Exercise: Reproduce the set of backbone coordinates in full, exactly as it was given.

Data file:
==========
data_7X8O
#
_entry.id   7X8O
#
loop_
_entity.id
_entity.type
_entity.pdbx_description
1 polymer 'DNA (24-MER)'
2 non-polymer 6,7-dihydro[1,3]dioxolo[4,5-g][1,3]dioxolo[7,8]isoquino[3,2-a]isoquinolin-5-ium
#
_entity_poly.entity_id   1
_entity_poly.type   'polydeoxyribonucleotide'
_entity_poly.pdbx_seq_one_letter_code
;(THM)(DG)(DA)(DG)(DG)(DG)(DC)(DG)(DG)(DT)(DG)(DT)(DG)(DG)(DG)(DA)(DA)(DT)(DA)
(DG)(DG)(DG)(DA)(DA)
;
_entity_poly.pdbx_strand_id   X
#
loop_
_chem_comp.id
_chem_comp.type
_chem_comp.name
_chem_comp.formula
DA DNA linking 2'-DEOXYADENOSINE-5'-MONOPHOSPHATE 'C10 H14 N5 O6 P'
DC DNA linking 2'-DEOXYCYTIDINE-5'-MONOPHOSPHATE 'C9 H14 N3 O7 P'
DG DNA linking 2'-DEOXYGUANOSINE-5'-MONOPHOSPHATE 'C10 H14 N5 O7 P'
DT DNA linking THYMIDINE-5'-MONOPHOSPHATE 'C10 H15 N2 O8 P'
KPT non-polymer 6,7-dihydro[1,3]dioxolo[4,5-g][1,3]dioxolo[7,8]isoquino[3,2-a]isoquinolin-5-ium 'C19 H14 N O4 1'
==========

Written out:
data_7X8O
#
_entry.id   7X8O
#
loop_
_entity.id
_entity.type
_entity.pdbx_description
1 polymer 'DNA (24-MER)'
2 non-polymer 6,7-dihydro[1,3]dioxolo[4,5-g][1,3]dioxolo[7,8]isoquino[3,2-a]isoquinolin-5-ium
#
_entity_poly.entity_id   1
_entity_poly.type   'polydeoxyribonucleotide'
_entity_poly.pdbx_seq_one_letter_code
;(THM)(DG)(DA)(DG)(DG)(DG)(DC)(DG)(DG)(DT)(DG)(DT)(DG)(DG)(DG)(DA)(DA)(DT)(DA)
(DG)(DG)(DG)(DA)(DA)
;
_entity_poly.pdbx_strand_id   X
#
loop_
_chem_comp.id
_chem_comp.type
_chem_comp.name
_chem_comp.formula
DA DNA linking 2'-DEOXYADENOSINE-5'-MONOPHOSPHATE 'C10 H14 N5 O6 P'
DC DNA linking 2'-DEOXYCYTIDINE-5'-MONOPHOSPHATE 'C9 H14 N3 O7 P'
DG DNA linking 2'-DEOXYGUANOSINE-5'-MONOPHOSPHATE 'C10 H14 N5 O7 P'
DT DNA linking THYMIDINE-5'-MONOPHOSPHATE 'C10 H15 N2 O8 P'
KPT non-polymer 6,7-dihydro[1,3]dioxolo[4,5-g][1,3]dioxolo[7,8]isoquino[3,2-a]isoquinolin-5-ium 'C19 H14 N O4 1'